"I should have become a full-time instructor sooner." Joseph Markert, assistant professor of professional practice.

Marking 50 years at Rutgers

Joseph Markert, an assistant professor of professional practice at Rutgers Business School, started teaching statistics at the university in 1969. He has spent the past 32 years teaching, mentoring and coaching students at Rutgers Business School.

When Joseph Markert began teaching statistics at Rutgers University, there were no white boards or flash drives. It was 1969 and teachers were still using overhead projectors.

Markert, who started out teaching working professionals attending night classes at University College, marks his 50th Anniversary at Rutgers University this year.

For the majority of his career at Rutgers, or 32 years to be precise, he has taught at Rutgers Business School. For the past 13 years, he has worked as a full-time assistant professor of professional practice.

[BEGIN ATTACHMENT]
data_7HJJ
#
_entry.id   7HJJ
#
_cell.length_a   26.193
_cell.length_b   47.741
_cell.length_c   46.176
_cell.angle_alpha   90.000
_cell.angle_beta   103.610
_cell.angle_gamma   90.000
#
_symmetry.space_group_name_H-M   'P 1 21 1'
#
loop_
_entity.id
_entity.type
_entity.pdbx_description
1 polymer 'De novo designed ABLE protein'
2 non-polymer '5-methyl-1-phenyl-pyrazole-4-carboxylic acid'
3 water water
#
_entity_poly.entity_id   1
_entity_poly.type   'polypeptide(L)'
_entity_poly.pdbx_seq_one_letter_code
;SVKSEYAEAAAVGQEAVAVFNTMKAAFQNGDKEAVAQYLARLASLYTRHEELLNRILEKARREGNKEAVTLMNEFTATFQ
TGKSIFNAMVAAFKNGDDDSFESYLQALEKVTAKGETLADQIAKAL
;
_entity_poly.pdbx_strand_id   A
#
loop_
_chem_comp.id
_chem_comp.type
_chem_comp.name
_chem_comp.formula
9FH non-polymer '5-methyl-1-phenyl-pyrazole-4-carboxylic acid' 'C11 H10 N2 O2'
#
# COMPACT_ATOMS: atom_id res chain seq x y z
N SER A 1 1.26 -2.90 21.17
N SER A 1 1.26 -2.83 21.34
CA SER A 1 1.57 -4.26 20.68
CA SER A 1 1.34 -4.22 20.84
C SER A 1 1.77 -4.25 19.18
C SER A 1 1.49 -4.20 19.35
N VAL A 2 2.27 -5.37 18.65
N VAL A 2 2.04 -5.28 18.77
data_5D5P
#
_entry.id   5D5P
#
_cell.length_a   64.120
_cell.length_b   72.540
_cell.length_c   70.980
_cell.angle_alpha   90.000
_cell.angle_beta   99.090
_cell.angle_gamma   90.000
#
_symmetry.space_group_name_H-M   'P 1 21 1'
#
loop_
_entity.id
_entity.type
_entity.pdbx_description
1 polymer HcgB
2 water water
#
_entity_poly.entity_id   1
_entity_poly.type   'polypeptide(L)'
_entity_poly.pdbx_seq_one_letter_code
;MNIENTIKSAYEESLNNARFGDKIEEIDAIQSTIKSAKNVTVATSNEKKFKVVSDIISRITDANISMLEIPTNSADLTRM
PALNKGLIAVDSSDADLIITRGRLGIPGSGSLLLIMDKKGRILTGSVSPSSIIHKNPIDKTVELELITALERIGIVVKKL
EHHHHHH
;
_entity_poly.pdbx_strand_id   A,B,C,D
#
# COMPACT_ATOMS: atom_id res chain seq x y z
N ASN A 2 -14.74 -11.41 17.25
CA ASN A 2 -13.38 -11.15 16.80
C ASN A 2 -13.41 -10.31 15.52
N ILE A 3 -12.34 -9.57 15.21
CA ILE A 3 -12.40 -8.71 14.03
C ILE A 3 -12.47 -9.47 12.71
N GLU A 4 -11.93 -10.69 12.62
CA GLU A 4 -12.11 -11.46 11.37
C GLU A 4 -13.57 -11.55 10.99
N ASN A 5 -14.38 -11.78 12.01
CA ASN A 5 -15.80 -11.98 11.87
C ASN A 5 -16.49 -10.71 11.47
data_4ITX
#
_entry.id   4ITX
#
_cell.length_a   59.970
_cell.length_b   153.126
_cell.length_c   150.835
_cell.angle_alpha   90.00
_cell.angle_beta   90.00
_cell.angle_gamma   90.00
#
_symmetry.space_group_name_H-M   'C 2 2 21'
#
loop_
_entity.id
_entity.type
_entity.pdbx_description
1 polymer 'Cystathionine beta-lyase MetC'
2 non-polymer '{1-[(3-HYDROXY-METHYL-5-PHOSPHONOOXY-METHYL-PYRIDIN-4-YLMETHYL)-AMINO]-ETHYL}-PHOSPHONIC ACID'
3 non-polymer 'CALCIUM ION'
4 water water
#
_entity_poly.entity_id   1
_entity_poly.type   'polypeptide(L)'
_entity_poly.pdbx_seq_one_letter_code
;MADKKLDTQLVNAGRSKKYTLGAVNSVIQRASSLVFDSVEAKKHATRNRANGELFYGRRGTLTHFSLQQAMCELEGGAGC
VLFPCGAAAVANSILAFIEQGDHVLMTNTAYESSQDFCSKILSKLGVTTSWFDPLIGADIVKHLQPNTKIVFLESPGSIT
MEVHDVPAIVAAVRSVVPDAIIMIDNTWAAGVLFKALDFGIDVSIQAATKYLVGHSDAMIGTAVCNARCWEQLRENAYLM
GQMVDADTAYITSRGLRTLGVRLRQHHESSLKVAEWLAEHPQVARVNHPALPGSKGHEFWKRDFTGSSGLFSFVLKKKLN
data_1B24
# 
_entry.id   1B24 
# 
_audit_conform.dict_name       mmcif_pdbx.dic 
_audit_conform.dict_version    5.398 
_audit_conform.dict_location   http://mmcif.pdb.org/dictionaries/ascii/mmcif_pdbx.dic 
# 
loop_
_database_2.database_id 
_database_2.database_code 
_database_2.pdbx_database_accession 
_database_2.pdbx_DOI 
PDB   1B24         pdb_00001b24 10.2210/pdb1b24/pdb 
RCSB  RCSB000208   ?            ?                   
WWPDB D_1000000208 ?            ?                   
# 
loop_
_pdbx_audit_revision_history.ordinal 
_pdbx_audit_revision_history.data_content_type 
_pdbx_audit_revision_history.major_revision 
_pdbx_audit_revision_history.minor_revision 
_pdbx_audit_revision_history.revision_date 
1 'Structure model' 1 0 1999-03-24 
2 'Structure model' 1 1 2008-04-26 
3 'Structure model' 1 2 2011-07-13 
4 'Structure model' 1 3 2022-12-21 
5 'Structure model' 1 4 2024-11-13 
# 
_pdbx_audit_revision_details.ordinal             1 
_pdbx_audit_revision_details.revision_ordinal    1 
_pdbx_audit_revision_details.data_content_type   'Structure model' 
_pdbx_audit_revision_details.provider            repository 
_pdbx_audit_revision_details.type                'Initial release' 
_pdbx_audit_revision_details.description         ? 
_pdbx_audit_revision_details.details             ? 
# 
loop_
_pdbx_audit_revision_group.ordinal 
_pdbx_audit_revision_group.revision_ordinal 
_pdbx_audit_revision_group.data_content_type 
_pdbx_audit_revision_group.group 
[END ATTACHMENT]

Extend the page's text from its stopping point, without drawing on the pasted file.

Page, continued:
At Rutgers Business School, he has served as more than an instructor, he has been an advisor, a mentor and a coach, preparing an estimated 864 students in all for 12 years of Johnson & Johnson Case Competitions. He has coached approximately 21 students who have competed in three years of Target case competitions and helped another 14 students prepare for two AT&T case competitions.

“I love the interaction with students,” Markert said. “I love it when a student comes back to see me and says, thank you. That’s what keeps me here.”

Since the inception of the New Jersey County College Case Competition in 2016, Markert has written the business case at the heart of the event. He has taught a total of 26 different subjects. For the past three semesters, he has focused his teaching on an undergraduate management skills course he helped to develop.

A former engineer at Johnson & Johnson, Markert also spent time working at the pharmaceutical company Hoffman-LaRoche and fragrance-maker Firmenich.

Looking back, he said, “I should have become a full-time instructor sooner.”

- Susan Todd

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